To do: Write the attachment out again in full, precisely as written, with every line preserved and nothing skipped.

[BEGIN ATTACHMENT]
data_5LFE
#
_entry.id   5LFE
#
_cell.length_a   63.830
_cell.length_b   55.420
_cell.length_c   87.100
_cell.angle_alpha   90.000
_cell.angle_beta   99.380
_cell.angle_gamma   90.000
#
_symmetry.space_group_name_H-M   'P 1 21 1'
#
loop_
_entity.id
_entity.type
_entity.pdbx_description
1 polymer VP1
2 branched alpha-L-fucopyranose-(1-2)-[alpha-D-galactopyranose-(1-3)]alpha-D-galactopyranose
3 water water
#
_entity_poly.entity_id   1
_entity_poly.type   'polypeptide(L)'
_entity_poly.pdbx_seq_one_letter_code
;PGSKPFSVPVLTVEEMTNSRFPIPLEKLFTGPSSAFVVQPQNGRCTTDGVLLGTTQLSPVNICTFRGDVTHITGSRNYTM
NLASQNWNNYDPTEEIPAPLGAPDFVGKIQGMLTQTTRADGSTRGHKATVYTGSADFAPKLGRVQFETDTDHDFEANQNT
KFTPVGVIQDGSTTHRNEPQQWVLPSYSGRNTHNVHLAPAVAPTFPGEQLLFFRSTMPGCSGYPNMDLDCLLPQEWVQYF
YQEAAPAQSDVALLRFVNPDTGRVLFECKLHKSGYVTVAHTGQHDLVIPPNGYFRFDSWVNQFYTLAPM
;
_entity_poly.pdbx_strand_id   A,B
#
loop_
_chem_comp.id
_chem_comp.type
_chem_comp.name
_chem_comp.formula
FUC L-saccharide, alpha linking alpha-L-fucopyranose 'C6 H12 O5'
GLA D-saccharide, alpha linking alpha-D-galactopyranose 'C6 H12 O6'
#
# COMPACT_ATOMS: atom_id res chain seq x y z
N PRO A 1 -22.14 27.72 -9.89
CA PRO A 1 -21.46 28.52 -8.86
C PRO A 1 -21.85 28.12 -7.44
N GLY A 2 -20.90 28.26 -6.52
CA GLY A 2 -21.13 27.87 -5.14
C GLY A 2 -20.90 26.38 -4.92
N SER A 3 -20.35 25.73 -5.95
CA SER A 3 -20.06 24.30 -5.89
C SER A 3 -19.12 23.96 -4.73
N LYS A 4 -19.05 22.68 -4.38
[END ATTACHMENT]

data_5LFE
#
_entry.id   5LFE
#
_cell.length_a   63.830
_cell.length_b   55.420
_cell.length_c   87.100
_cell.angle_alpha   90.000
_cell.angle_beta   99.380
_cell.angle_gamma   90.000
#
_symmetry.space_group_name_H-M   'P 1 21 1'
#
loop_
_entity.id
_entity.type
_entity.pdbx_description
1 polymer VP1
2 branched alpha-L-fucopyranose-(1-2)-[alpha-D-galactopyranose-(1-3)]alpha-D-galactopyranose
3 water water
#
_entity_poly.entity_id   1
_entity_poly.type   'polypeptide(L)'
_entity_poly.pdbx_seq_one_letter_code
;PGSKPFSVPVLTVEEMTNSRFPIPLEKLFTGPSSAFVVQPQNGRCTTDGVLLGTTQLSPVNICTFRGDVTHITGSRNYTM
NLASQNWNNYDPTEEIPAPLGAPDFVGKIQGMLTQTTRADGSTRGHKATVYTGSADFAPKLGRVQFETDTDHDFEANQNT
KFTPVGVIQDGSTTHRNEPQQWVLPSYSGRNTHNVHLAPAVAPTFPGEQLLFFRSTMPGCSGYPNMDLDCLLPQEWVQYF
YQEAAPAQSDVALLRFVNPDTGRVLFECKLHKSGYVTVAHTGQHDLVIPPNGYFRFDSWVNQFYTLAPM
;
_entity_poly.pdbx_strand_id   A,B
#
loop_
_chem_comp.id
_chem_comp.type
_chem_comp.name
_chem_comp.formula
FUC L-saccharide, alpha linking alpha-L-fucopyranose 'C6 H12 O5'
GLA D-saccharide, alpha linking alpha-D-galactopyranose 'C6 H12 O6'
#
# COMPACT_ATOMS: atom_id res chain seq x y z
N PRO A 1 -22.14 27.72 -9.89
CA PRO A 1 -21.46 28.52 -8.86
C PRO A 1 -21.85 28.12 -7.44
N GLY A 2 -20.90 28.26 -6.52
CA GLY A 2 -21.13 27.87 -5.14
C GLY A 2 -20.90 26.38 -4.92
N SER A 3 -20.35 25.73 -5.95
CA SER A 3 -20.06 24.30 -5.89
C SER A 3 -19.12 23.96 -4.73
N LYS A 4 -19.05 22.68 -4.38